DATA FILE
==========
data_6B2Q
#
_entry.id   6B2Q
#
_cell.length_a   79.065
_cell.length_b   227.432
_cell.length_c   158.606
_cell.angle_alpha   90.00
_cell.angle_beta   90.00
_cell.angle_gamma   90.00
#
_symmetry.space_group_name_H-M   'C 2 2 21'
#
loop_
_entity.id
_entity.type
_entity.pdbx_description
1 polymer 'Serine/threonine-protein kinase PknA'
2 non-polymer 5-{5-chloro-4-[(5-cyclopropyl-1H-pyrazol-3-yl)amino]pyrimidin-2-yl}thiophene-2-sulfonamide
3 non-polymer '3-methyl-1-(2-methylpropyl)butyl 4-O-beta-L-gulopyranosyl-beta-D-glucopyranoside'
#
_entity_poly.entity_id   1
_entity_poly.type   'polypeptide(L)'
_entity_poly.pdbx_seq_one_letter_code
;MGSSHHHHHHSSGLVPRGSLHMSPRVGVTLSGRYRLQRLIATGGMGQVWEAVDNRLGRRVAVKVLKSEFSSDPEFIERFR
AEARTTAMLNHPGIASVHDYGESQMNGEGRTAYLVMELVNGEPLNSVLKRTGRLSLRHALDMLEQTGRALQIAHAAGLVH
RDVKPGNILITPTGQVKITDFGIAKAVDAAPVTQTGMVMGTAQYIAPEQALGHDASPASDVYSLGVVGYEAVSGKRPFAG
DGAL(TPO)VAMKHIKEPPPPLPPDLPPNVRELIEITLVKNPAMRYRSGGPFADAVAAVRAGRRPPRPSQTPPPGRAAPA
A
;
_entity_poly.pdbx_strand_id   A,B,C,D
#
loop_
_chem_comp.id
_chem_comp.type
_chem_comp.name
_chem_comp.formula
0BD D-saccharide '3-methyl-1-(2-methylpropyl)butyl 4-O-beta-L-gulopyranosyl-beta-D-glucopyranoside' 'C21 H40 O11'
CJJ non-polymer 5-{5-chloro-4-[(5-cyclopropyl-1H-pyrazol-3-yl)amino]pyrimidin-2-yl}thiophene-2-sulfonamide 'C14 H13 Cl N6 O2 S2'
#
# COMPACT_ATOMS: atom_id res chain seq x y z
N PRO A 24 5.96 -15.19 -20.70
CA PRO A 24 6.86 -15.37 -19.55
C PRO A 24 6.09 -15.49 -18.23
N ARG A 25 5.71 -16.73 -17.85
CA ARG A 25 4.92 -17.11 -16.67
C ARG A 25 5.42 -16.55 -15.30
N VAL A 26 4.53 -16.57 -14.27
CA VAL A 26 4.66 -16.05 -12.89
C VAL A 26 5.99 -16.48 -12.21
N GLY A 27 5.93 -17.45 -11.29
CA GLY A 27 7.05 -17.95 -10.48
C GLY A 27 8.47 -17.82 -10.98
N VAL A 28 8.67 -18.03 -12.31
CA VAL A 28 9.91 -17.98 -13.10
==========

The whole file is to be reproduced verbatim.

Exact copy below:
data_6B2Q
#
_entry.id   6B2Q
#
_cell.length_a   79.065
_cell.length_b   227.432
_cell.length_c   158.606
_cell.angle_alpha   90.00
_cell.angle_beta   90.00
_cell.angle_gamma   90.00
#
_symmetry.space_group_name_H-M   'C 2 2 21'
#
loop_
_entity.id
_entity.type
_entity.pdbx_description
1 polymer 'Serine/threonine-protein kinase PknA'
2 non-polymer 5-{5-chloro-4-[(5-cyclopropyl-1H-pyrazol-3-yl)amino]pyrimidin-2-yl}thiophene-2-sulfonamide
3 non-polymer '3-methyl-1-(2-methylpropyl)butyl 4-O-beta-L-gulopyranosyl-beta-D-glucopyranoside'
#
_entity_poly.entity_id   1
_entity_poly.type   'polypeptide(L)'
_entity_poly.pdbx_seq_one_letter_code
;MGSSHHHHHHSSGLVPRGSLHMSPRVGVTLSGRYRLQRLIATGGMGQVWEAVDNRLGRRVAVKVLKSEFSSDPEFIERFR
AEARTTAMLNHPGIASVHDYGESQMNGEGRTAYLVMELVNGEPLNSVLKRTGRLSLRHALDMLEQTGRALQIAHAAGLVH
RDVKPGNILITPTGQVKITDFGIAKAVDAAPVTQTGMVMGTAQYIAPEQALGHDASPASDVYSLGVVGYEAVSGKRPFAG
DGAL(TPO)VAMKHIKEPPPPLPPDLPPNVRELIEITLVKNPAMRYRSGGPFADAVAAVRAGRRPPRPSQTPPPGRAAPA
A
;
_entity_poly.pdbx_strand_id   A,B,C,D
#
loop_
_chem_comp.id
_chem_comp.type
_chem_comp.name
_chem_comp.formula
0BD D-saccharide '3-methyl-1-(2-methylpropyl)butyl 4-O-beta-L-gulopyranosyl-beta-D-glucopyranoside' 'C21 H40 O11'
CJJ non-polymer 5-{5-chloro-4-[(5-cyclopropyl-1H-pyrazol-3-yl)amino]pyrimidin-2-yl}thiophene-2-sulfonamide 'C14 H13 Cl N6 O2 S2'
#
# COMPACT_ATOMS: atom_id res chain seq x y z
N PRO A 24 5.96 -15.19 -20.70
CA PRO A 24 6.86 -15.37 -19.55
C PRO A 24 6.09 -15.49 -18.23
N ARG A 25 5.71 -16.73 -17.85
CA ARG A 25 4.92 -17.11 -16.67
C ARG A 25 5.42 -16.55 -15.30
N VAL A 26 4.53 -16.57 -14.27
CA VAL A 26 4.66 -16.05 -12.89
C VAL A 26 5.99 -16.48 -12.21
N GLY A 27 5.93 -17.45 -11.29
CA GLY A 27 7.05 -17.95 -10.48
C GLY A 27 8.47 -17.82 -10.98
N VAL A 28 8.67 -18.03 -12.31
CA VAL A 28 9.91 -17.98 -13.10